We completists are an obsessive bunch. Given news of an undiscovered
Toscanini performance or a newly unearthed recording of Heifetz,
we're straight onto the internet or on the phone to a specialist
So here's a new offering for those who just have to own every
single Emil Gilels performance that they can get their hands
on - though I'm afraid that it's unlikely, quite frankly, to
be of much interest to anyone else.
Gilels completists will already have a great number of accounts
of these works on their shelves. The discography on the authoritative
memorial website www.emilgilels.com
lists no less than 16 complete recordings of the first Tchaikovsky
concerto between 1947 and 1980 and four of the second (two from
1959 and two more from 1972).
Other than describing their recordings as being of live performances
given in February 1959 (concerto no.1) and December 1959 (concerto
no.2), Istituto Discografico Italiano's utterly minimal annotation
tells us nothing about their provenance. The website discography
suggests, however, that the first concerto was recorded in Milan
– presumably, given the orchestra involved, for radio transmission
- and has since circulated widely, with previous CD incarnations
on the Arkadia, Hunt, Classica Musica, WJM and Urania labels.
The recording of the second concerto is rather more problematical.
The website discography lists a live performance with these
forces from 1959 that has previously appeared on an EMI LP and
on an MK CD. However, given the very seriously flawed performance,
as detailed below, I find it really difficult to believe that
EMI would have given their prestigious imprimatur to this particular
account. Perhaps, one might speculate, it comes instead from
a second performance given in the same concert season? I welcome
any further enlightenment on this point from anyone in possession
of the EMI or MK issues.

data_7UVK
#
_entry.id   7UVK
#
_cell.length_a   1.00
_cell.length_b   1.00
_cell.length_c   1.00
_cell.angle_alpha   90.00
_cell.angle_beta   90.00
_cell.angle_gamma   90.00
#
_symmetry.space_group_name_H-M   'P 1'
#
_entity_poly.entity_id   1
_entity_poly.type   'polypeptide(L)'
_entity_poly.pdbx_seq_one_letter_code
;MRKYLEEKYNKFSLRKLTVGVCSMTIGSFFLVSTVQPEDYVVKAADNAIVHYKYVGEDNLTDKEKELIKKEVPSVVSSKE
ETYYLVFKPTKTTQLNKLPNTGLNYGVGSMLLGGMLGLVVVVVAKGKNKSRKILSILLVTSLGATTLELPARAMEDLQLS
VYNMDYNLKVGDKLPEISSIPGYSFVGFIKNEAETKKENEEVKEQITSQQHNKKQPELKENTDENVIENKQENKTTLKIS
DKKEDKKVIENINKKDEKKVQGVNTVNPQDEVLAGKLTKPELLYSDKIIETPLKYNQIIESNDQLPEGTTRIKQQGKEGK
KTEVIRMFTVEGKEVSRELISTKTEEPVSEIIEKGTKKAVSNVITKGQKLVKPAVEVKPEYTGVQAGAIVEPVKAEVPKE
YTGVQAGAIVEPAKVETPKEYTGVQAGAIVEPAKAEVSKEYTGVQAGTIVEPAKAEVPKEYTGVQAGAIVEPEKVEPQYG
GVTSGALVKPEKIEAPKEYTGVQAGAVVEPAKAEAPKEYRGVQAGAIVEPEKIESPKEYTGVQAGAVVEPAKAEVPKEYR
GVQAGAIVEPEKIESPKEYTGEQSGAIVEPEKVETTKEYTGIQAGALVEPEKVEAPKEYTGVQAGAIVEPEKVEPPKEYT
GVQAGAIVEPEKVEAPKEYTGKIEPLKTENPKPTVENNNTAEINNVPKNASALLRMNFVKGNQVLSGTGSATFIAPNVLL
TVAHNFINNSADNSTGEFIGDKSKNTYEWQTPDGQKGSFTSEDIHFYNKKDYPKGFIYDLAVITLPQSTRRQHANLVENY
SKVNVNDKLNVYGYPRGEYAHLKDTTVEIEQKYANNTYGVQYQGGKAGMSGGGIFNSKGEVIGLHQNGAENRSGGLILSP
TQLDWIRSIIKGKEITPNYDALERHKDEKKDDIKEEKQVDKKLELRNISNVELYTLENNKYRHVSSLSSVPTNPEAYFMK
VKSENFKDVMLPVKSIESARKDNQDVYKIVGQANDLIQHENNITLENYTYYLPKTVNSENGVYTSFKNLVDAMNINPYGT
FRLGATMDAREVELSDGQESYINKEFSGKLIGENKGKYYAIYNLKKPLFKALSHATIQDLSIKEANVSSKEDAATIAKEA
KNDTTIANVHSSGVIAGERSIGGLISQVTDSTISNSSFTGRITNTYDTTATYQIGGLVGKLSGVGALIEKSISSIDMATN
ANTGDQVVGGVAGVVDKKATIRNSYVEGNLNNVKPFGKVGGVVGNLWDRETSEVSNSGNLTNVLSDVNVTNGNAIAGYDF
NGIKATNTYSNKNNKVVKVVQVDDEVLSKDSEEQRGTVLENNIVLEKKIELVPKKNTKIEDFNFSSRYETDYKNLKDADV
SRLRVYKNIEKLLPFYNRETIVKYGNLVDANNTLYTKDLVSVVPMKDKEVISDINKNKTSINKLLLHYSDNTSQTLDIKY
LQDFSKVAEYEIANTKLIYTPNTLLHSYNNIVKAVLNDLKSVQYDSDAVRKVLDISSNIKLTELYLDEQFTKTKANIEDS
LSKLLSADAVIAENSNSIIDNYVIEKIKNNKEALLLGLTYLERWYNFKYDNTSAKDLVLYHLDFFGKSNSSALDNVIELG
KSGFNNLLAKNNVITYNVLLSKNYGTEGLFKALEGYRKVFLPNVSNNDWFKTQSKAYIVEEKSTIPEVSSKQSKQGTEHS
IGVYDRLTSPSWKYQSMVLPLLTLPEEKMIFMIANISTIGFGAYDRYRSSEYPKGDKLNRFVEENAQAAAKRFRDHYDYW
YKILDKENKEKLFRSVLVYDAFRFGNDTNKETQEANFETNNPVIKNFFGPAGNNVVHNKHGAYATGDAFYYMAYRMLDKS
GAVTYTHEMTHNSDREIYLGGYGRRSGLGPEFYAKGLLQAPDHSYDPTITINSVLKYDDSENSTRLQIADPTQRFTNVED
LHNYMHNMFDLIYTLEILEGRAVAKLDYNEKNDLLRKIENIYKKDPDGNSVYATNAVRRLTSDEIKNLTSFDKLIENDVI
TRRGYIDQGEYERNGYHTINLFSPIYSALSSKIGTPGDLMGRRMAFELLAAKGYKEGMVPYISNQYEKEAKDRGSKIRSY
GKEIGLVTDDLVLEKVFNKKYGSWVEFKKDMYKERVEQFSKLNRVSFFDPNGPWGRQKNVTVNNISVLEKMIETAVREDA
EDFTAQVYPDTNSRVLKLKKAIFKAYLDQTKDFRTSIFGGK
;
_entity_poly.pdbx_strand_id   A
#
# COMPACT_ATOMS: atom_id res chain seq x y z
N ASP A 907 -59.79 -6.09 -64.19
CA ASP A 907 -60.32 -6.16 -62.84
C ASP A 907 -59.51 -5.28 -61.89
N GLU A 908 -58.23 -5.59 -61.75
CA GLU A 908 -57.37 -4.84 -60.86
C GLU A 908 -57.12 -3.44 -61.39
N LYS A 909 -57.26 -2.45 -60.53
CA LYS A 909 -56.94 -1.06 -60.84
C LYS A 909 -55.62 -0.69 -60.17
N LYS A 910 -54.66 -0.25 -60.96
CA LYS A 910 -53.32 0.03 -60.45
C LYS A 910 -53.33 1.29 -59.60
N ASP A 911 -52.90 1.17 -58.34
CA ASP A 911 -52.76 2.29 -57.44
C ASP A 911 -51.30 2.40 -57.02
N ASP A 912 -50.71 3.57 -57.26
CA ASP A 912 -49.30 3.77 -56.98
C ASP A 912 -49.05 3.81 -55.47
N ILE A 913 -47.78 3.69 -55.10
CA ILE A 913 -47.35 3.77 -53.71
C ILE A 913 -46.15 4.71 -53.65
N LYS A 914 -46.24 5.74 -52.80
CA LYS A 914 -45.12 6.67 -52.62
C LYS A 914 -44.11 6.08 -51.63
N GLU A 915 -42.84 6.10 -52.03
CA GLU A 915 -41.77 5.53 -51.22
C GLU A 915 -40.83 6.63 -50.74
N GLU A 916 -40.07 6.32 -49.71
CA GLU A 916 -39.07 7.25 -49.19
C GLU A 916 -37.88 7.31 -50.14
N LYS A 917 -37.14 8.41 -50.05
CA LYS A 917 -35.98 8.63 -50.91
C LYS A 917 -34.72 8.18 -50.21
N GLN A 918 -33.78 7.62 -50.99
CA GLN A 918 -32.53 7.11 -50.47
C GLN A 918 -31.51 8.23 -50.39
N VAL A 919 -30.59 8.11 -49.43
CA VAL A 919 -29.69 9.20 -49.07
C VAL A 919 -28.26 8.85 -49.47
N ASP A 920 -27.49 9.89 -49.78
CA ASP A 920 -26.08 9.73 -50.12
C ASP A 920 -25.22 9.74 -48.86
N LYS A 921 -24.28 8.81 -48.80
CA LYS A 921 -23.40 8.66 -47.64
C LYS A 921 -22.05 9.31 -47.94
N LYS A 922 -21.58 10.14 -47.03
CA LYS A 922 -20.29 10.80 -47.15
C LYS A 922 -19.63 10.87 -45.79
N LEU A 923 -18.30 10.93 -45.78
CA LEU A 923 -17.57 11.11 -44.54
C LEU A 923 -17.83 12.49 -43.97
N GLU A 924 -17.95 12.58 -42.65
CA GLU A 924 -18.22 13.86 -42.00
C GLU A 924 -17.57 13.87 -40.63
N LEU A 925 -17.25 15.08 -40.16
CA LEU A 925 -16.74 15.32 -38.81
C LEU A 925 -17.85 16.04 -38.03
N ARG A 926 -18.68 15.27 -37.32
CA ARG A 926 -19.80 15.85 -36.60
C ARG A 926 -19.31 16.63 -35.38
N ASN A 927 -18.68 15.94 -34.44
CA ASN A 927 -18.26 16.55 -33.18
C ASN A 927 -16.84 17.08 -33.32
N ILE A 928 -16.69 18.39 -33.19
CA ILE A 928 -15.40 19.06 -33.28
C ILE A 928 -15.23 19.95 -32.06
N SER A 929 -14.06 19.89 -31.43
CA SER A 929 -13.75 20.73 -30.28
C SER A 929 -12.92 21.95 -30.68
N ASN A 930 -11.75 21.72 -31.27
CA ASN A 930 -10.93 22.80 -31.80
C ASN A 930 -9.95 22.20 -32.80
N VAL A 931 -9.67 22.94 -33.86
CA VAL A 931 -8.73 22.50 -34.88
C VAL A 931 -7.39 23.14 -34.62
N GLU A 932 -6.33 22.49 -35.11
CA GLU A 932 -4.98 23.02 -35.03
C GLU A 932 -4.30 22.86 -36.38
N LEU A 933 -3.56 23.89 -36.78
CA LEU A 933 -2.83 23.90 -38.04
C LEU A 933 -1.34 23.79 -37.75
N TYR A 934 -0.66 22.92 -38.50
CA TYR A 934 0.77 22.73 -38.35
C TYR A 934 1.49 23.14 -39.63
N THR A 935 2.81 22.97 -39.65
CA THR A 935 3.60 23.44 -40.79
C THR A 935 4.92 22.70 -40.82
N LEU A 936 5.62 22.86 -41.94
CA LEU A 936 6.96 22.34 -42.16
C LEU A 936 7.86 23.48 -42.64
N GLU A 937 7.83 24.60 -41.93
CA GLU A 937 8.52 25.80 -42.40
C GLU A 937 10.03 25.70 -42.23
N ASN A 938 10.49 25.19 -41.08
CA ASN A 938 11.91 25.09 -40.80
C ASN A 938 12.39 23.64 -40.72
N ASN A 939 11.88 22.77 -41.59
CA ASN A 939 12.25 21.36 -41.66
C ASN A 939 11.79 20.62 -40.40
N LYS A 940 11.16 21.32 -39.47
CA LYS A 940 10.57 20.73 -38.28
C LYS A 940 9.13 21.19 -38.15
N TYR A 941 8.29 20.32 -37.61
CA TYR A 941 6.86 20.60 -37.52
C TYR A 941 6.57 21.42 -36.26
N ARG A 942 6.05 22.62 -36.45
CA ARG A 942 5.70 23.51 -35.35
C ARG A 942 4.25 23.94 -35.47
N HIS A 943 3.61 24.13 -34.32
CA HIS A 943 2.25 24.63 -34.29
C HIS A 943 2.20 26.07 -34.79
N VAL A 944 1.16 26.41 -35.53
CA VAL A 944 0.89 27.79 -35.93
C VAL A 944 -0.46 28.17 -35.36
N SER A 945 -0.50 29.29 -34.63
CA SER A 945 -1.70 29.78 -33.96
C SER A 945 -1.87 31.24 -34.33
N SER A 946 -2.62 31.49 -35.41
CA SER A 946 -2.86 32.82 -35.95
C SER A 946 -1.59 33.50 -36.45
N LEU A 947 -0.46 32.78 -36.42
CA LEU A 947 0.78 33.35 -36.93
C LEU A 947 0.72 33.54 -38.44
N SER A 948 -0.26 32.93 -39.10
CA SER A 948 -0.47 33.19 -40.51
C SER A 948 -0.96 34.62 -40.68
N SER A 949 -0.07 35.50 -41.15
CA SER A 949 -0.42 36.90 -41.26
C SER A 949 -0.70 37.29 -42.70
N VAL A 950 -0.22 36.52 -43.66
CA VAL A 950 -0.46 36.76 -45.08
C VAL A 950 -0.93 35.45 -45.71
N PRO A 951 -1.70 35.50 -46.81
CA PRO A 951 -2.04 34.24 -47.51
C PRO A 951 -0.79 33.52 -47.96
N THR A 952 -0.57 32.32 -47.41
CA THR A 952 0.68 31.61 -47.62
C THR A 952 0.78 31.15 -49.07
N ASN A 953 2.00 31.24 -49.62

The sad fact is that both Gilels’ playing and the recording
quality are insufficiently distinguished to make these accounts
worthy of anything more than cursory attention. Ay pianist can
have a bad day – but here Gilels appears to have been having
a couple of them, with playing nowhere near his usually consistently
high standard. While careless fingerwork may be excused in the
white heat of a live performance, this will not do for repeated
listening. And the fact that, at about 3:39 into the finale
of the G major concerto he seems to go completely awry for about
10 seconds, throwing the orchestra into confusion and nearly
derailing the whole performance, rules his account completely
out of court except for anyone seeking a graphic illustration
of a lapse in concentration or memory or simply of a sadistic
The sound quality leaves much to be desired, too. Dull, lifeless
and lacking in any sort of bloom in the first concerto, it becomes
clangorous and shrill to an extent that makes it positively
unpleasant to listen to the piano in the second.
An issue for diehard Gilels admirers only, then, though an interesting
piece of evidence to demonstrate that even artistic giants can
sometimes have feet of clay.